Awareness of the term “positive deviance” is rising, as a way of solving tough problems by finding what already works. It’s been the topic of seminars for health leaders. It’s been frequently mentioned by Helen Bevan, Chief Transformation Officer, NHS England, as part of a repertoire of approaches to front-line change, and by Jo Bibby in her Health Foundation Blog. It is the subject of a slide show by Bob Sutton, and gets a brief mention as a possible new option in a recent article about the limitations of quality improvement projects in the NHS by Prof Mary Dixon Woods and Graham P Martin.
There is, however, no available comparison of the various interpretations and applications of “positive deviance,” and some authors mix up the various conceptual frameworks. This article aims to put this right, and offer tips to leaders for implementation. Continue reading
Peer pressure is really powerful. The trouble is, it can be used for good or bad. We aim to create positive peer pressure to achieve change, but it’s not always easy. Continue reading
People will take personal responsibility for solving a problem, completing an action and performing better if they own the solution – a key Hidden Insights principle is “ownership not buy-in”.
Hidden Insights® achieves this through its group coaching approach. Coaching works with anyone, in organisations, families, or communities. Coaching is reported by the 2015 CIPD employer survey to be the second most effective learning after learning on the job (which is also a part of Hidden Insights). Continue reading
The Department of Communities and Local Government’s Troubled Families Initiative (TFI) was set up to reduce the significant costs to the taxpayer of a minority of deeply complex families. The DCLG has calculated that one family can cost between £40,000 to £400,000 a year in reactive interventions. There have been some great achievements in turning families round. The Initiative is now being extended into phase 2. Continue reading
Audrey Asamoah and Jane Lewis’s TEDx-style presentation at the Greater Manchester Police and Fire Services’ Social Policing Unconference showed how Hidden Insights® community facilitation delivers big behaviour change in unlikely places – most recently in a deprived part of North London. We shared some of stories and techniques – which enable both community members and professionals to move past “baggage” and suspicion and share hope, skills, leadership and aspiration in a very different relationship, learning life and work skills in the process.
Woodward Lewis have been training Haringey Council and partnership agency staff in using Hidden Insights to tackle problems and to build better, more collaborative relationships, within existing resources. The contract has just been extended into three new areas:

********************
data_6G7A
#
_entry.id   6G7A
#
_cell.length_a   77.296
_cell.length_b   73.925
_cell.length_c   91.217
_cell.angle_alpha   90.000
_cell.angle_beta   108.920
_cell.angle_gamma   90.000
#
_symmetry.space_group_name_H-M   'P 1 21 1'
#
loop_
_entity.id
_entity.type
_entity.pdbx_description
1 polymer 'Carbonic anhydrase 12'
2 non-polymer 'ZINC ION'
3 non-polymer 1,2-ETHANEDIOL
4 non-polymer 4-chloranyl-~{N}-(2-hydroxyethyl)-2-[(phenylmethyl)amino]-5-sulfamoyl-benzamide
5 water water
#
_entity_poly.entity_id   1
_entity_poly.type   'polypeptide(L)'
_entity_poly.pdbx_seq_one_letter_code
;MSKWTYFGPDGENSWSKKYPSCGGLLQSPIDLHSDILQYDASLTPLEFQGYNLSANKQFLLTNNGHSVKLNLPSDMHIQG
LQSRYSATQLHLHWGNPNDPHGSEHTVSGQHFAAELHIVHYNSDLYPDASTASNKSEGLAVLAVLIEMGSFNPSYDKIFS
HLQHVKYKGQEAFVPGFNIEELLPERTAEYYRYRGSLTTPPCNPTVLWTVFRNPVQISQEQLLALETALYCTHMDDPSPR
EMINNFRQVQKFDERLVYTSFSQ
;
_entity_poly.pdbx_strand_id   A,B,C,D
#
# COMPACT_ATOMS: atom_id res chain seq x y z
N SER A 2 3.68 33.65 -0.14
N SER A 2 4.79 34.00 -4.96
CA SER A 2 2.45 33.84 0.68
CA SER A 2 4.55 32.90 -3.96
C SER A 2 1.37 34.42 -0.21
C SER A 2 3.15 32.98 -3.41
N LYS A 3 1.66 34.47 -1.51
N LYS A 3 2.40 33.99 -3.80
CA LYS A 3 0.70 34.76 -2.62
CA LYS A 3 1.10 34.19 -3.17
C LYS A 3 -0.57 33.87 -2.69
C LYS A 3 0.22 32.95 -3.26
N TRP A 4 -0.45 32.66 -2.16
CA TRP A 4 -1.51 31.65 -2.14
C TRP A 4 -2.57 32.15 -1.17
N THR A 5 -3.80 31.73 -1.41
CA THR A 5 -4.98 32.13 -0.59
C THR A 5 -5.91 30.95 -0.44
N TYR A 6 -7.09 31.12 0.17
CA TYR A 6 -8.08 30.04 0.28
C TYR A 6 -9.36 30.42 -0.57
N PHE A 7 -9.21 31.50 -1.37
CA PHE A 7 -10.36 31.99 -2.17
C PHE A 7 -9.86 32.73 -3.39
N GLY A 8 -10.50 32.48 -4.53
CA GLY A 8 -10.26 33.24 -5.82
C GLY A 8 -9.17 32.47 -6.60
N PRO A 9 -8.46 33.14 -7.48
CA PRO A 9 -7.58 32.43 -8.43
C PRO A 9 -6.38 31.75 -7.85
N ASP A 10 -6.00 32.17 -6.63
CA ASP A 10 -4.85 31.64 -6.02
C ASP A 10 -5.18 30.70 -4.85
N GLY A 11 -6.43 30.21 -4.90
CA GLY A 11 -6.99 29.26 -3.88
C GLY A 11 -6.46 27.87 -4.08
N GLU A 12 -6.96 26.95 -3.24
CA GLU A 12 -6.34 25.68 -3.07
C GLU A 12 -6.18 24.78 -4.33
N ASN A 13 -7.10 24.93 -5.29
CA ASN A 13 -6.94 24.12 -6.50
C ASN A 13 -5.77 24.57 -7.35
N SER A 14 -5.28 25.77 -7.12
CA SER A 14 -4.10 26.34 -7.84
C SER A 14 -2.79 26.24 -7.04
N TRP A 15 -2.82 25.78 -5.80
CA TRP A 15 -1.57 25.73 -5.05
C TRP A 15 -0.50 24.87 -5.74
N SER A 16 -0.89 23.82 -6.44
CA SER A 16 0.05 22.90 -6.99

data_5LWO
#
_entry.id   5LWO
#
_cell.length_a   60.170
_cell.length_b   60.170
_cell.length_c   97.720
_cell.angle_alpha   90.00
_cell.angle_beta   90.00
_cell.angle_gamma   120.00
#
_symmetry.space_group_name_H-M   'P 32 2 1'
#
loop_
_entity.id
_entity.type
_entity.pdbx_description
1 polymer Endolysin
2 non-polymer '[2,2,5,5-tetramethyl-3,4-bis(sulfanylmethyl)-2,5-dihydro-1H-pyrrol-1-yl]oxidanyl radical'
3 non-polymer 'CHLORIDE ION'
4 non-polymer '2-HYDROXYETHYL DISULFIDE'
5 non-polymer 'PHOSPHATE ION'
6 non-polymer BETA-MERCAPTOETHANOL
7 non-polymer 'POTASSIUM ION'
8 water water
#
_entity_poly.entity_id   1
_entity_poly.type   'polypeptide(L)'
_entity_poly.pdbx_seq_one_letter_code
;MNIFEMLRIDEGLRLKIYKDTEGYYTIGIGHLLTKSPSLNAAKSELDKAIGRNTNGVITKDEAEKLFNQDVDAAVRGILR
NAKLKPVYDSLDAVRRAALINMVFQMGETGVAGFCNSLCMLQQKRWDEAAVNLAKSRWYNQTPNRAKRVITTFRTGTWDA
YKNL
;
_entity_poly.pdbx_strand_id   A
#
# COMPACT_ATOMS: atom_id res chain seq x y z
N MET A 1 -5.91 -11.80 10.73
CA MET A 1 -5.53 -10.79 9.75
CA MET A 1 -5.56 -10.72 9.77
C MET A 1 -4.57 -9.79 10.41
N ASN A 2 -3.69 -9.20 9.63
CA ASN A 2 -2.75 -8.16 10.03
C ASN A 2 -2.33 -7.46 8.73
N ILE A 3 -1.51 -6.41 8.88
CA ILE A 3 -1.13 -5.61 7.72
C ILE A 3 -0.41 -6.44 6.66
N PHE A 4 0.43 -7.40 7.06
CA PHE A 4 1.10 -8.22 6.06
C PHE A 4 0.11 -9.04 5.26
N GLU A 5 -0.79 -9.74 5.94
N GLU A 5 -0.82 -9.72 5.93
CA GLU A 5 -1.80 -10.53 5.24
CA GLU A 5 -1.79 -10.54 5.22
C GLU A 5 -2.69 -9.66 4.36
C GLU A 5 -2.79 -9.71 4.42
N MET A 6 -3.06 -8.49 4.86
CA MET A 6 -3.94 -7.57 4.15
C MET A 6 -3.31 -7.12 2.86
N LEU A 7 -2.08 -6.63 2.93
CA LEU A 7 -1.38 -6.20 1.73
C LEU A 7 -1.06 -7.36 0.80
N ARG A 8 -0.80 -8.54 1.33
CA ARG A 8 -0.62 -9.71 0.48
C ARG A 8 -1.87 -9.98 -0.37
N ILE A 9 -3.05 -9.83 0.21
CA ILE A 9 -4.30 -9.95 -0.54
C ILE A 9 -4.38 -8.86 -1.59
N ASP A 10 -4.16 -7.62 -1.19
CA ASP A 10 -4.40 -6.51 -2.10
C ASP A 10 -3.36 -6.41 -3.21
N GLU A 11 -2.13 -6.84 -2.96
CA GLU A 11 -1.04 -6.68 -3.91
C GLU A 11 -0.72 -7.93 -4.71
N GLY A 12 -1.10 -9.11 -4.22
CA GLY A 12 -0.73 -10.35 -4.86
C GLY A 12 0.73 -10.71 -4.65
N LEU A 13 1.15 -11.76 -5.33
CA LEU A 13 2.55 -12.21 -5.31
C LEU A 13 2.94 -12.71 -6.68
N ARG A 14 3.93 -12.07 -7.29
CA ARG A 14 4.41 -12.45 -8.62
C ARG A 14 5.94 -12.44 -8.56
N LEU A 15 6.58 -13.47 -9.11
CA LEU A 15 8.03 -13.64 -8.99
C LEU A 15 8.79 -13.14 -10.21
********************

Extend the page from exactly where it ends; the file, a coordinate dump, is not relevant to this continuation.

- Helping the community to collaborate to address anti-social behaviour in Northumberland Park, N17
- Helping vulnerable families to adjust to being more self-sufficient when leaving intensive support in N15 and
- Helping young people leaving care to take responsibility and adapt to being more independent, with the support of personal advisers.
Hidden Insights® only works well if people on the frontline and/or in the community generate, and take responsibility for analysing, quantitative and qualitative data to track progress and achievement. This means that the measuring the impact of a project is an integral part of the Hidden Insights process. However the skills and practices required to identify, collect, analyse and present data can be new to people. They might even be counter-cultural or raise fears of being judged.
For the first time, representatives of nearly all the UK users of positive deviance met together in Westminster for a round-table debate on the value of positive deviance, and learning points from the exercises so far to carry forward into future projects.
Attended another great meeting of the Change Leaders, the alumni group of the Coaching and Consulting for Change programme of Oxford University and HEC Paris. The group is growing, cohort by cohort, and we are getting world-leading speakers. In this case, we had the privilege of Margaret Wheatley‘s presence for a whole day, in which she updated us on her latest thinking about complexity.
Our work in Cambridgeshire features in the Guardian’s public leaders networks blog. Simon Kerss, the Cambridgeshire Domestic Abuse Partnership Manager, speaks about his experience of working with PD to “devictimise” survivors of domestic abuse.